Laurie Anne Walden, DVM
Are you tempted to skip your pets' heartworm and flea medicines during the winter? Dogs and cats actually need parasite prevention all year round. Year-round parasite control for pets helps keep the whole family safe from parasite-transmitted disease.
Warm spells during the winter are common in North Carolina, so we can’t count on cold temperatures to suppress insects that carry disease. Mosquitoes, fleas, and ticks can also live through the winter in areas that are protected from the cold.
Heartworms are transmitted by mosquitoes. Mosquitoes become active when the temperature rises above about 50°F (which happens routinely in North Carolina during the winter). But occasional warm winter days aren’t the only reason pets need year-round heartworm prevention.
Heartworm preventives work by killing tiny heartworm larvae that are already in an animal’s bloodstream. These larvae came from mosquitoes that bit the animal in the past month or more. Skipping a month of heartworm prevention could mean that your dog isn’t protected from heartworm larvae that he was exposed to when it was warmer. The American Heartworm Society recommends giving heartworm preventives all year round.
Intestinal parasites (worms)
Some heartworm preventives also control intestinal parasites like hookworms and roundworms. These parasites can infect humans too. Giving parasite prevention to your pets throughout the year is a sensible safety measure.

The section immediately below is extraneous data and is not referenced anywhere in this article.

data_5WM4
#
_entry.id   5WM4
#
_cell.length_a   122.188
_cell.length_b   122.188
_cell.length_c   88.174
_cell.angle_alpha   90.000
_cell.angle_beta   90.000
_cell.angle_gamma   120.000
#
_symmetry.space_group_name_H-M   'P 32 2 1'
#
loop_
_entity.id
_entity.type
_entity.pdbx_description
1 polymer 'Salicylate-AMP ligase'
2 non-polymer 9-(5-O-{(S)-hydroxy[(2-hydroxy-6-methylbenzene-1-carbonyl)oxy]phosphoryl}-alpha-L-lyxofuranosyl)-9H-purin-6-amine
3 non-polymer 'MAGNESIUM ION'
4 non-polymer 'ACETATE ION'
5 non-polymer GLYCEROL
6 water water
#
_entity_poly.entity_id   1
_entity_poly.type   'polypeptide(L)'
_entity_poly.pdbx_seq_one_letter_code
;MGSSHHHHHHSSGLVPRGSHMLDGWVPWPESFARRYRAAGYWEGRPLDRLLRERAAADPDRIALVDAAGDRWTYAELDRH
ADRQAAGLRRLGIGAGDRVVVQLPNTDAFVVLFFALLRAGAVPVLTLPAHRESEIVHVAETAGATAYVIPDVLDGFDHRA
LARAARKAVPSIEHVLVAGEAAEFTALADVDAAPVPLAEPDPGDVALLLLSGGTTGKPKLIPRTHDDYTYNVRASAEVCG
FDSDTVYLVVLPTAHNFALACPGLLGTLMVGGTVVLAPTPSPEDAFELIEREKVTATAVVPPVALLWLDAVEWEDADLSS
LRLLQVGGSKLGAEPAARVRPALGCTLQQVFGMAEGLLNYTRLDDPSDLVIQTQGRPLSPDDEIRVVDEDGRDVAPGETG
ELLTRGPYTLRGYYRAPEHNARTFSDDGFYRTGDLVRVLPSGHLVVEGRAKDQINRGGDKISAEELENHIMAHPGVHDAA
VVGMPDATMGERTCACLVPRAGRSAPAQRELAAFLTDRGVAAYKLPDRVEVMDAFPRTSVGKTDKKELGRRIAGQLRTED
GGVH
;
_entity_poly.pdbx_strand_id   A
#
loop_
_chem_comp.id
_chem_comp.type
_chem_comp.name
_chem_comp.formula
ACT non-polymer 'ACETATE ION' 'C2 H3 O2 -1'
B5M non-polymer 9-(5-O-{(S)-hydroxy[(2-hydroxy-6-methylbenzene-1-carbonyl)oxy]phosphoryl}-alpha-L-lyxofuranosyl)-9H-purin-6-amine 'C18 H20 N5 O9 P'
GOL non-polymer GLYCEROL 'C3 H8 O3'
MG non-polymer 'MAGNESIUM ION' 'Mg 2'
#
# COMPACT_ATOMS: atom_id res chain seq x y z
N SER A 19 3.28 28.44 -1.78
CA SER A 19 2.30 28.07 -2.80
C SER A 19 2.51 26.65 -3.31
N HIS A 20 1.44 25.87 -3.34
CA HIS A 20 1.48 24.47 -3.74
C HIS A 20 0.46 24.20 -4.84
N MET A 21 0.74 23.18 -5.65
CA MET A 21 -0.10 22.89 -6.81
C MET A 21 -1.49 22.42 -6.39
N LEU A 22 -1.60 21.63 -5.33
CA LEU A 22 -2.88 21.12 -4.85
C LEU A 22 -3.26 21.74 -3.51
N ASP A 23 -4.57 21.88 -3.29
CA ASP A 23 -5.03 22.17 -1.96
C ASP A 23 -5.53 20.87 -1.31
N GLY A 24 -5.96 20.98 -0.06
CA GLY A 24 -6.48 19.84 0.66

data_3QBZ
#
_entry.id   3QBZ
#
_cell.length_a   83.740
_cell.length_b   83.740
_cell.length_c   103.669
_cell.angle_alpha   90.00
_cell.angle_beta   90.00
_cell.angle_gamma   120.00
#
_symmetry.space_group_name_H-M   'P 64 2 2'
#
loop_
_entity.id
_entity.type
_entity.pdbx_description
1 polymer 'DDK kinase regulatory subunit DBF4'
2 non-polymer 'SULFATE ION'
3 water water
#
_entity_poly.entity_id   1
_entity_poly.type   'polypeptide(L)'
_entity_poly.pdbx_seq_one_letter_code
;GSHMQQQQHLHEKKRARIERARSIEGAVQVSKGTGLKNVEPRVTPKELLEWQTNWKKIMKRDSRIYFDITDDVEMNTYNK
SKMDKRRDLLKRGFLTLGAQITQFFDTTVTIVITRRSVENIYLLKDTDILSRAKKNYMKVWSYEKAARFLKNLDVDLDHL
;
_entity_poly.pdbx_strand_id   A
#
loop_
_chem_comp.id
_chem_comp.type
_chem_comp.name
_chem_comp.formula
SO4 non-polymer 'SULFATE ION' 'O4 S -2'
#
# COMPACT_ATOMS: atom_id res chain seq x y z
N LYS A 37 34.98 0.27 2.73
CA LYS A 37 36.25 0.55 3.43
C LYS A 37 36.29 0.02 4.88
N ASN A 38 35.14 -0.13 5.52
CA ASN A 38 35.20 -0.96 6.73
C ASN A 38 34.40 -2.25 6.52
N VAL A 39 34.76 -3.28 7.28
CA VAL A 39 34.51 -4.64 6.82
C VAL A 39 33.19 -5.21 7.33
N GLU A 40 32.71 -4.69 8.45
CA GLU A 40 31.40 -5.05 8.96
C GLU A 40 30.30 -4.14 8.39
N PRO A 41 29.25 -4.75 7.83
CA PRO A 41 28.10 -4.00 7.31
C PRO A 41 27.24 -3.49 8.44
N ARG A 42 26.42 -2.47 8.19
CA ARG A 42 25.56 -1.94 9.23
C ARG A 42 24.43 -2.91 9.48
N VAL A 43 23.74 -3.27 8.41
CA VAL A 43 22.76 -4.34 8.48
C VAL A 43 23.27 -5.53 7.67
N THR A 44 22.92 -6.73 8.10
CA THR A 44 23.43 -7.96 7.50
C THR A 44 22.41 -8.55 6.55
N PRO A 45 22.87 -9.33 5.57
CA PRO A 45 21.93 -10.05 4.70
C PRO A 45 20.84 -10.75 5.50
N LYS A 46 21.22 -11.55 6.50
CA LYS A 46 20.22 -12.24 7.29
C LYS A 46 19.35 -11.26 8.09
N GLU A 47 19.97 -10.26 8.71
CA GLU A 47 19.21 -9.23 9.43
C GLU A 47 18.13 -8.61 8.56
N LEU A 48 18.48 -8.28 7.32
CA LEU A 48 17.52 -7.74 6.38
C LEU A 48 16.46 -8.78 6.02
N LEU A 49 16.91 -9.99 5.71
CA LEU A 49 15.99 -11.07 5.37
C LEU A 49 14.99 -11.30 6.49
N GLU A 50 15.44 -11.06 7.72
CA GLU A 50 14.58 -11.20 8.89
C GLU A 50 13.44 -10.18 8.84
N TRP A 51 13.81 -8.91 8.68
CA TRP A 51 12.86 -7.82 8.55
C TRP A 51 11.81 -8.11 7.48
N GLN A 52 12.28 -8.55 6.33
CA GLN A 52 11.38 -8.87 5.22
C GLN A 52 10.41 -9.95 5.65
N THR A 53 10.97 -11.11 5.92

Fleas don’t just causing itching. They also transmit diseases like cat scratch disease, tapeworms, and plague.
Fleas lay eggs that drop off the infested animal into the environment. This means that flea eggs are present everywhere the animal has been, including inside a home. After the eggs hatch, the larvae and pupae (intermediate stages) can stay dormant for weeks to months before becoming adult fleas.
Because fleas can go through their life cycle indoors, they don’t need to wait for warm weather to develop into adult fleas. Flea infestations are easier to prevent than to treat, so the best chance of avoiding a flea problem is to give your pets year-round flea prevention.
Ticks carry many diseases that affect both pets and people. Some tick species, including the type that transmits Lyme disease, are active during the winter when the temperature is above freezing.
Ticks tend to live in leaf litter, crevices of buildings, and underbrush. When they’re ready to take a blood meal, they move to grassy areas or shrubbery near paths and latch onto a passing animal or person.
Ticks can be hard to see through fur, so you might not realize that your dog has picked up a tick. Because of the risk of serious disease, the safest approach is to limit tick exposure: control ticks around your home and give your pets tick preventives recommended by your veterinarian.
Photo by Justin Veenema
Laurie Anne Walden, DVM